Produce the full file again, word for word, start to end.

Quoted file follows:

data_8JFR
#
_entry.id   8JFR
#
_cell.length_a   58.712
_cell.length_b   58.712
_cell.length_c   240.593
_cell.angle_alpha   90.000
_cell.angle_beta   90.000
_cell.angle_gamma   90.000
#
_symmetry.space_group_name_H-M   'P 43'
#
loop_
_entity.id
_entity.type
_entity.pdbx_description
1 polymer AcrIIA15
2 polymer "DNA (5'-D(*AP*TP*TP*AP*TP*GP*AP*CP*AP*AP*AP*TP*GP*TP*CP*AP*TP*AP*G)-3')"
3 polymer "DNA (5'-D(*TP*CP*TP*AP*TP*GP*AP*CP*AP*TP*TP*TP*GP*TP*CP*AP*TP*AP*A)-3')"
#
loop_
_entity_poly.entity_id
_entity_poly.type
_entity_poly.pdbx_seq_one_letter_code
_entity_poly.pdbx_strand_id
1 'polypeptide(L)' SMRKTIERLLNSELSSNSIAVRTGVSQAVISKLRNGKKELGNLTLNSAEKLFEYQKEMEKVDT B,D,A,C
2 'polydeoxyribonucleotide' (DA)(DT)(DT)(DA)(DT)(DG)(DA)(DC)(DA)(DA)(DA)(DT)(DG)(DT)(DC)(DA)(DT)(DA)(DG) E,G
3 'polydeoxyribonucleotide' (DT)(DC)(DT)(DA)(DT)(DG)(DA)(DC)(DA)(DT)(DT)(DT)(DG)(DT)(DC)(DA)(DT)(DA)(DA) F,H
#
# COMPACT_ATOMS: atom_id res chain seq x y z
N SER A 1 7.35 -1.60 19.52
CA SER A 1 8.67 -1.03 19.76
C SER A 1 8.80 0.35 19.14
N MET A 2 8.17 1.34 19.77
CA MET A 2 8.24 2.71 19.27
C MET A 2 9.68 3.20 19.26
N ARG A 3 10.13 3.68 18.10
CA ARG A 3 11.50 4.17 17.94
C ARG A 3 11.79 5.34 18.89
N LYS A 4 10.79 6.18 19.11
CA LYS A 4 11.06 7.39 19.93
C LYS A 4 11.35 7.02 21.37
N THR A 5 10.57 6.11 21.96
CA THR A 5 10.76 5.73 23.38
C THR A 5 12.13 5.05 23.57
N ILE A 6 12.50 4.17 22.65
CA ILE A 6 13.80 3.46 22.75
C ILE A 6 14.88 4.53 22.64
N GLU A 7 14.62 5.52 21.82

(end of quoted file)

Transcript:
data_8JFR
#
_entry.id   8JFR
#
_cell.length_a   58.712
_cell.length_b   58.712
_cell.length_c   240.593
_cell.angle_alpha   90.000
_cell.angle_beta   90.000
_cell.angle_gamma   90.000
#
_symmetry.space_group_name_H-M   'P 43'
#
loop_
_entity.id
_entity.type
_entity.pdbx_description
1 polymer AcrIIA15
2 polymer "DNA (5'-D(*AP*TP*TP*AP*TP*GP*AP*CP*AP*AP*AP*TP*GP*TP*CP*AP*TP*AP*G)-3')"
3 polymer "DNA (5'-D(*TP*CP*TP*AP*TP*GP*AP*CP*AP*TP*TP*TP*GP*TP*CP*AP*TP*AP*A)-3')"
#
loop_
_entity_poly.entity_id
_entity_poly.type
_entity_poly.pdbx_seq_one_letter_code
_entity_poly.pdbx_strand_id
1 'polypeptide(L)' SMRKTIERLLNSELSSNSIAVRTGVSQAVISKLRNGKKELGNLTLNSAEKLFEYQKEMEKVDT B,D,A,C
2 'polydeoxyribonucleotide' (DA)(DT)(DT)(DA)(DT)(DG)(DA)(DC)(DA)(DA)(DA)(DT)(DG)(DT)(DC)(DA)(DT)(DA)(DG) E,G
3 'polydeoxyribonucleotide' (DT)(DC)(DT)(DA)(DT)(DG)(DA)(DC)(DA)(DT)(DT)(DT)(DG)(DT)(DC)(DA)(DT)(DA)(DA) F,H
#
# COMPACT_ATOMS: atom_id res chain seq x y z
N SER A 1 7.35 -1.60 19.52
CA SER A 1 8.67 -1.03 19.76
C SER A 1 8.80 0.35 19.14
N MET A 2 8.17 1.34 19.77
CA MET A 2 8.24 2.71 19.27
C MET A 2 9.68 3.20 19.26
N ARG A 3 10.13 3.68 18.10
CA ARG A 3 11.50 4.17 17.94
C ARG A 3 11.79 5.34 18.89
N LYS A 4 10.79 6.18 19.11
CA LYS A 4 11.06 7.39 19.93
C LYS A 4 11.35 7.02 21.37
N THR A 5 10.57 6.11 21.96
CA THR A 5 10.76 5.73 23.38
C THR A 5 12.13 5.05 23.57
N ILE A 6 12.50 4.17 22.65
CA ILE A 6 13.80 3.46 22.75
C ILE A 6 14.88 4.53 22.64
N GLU A 7 14.62 5.52 21.82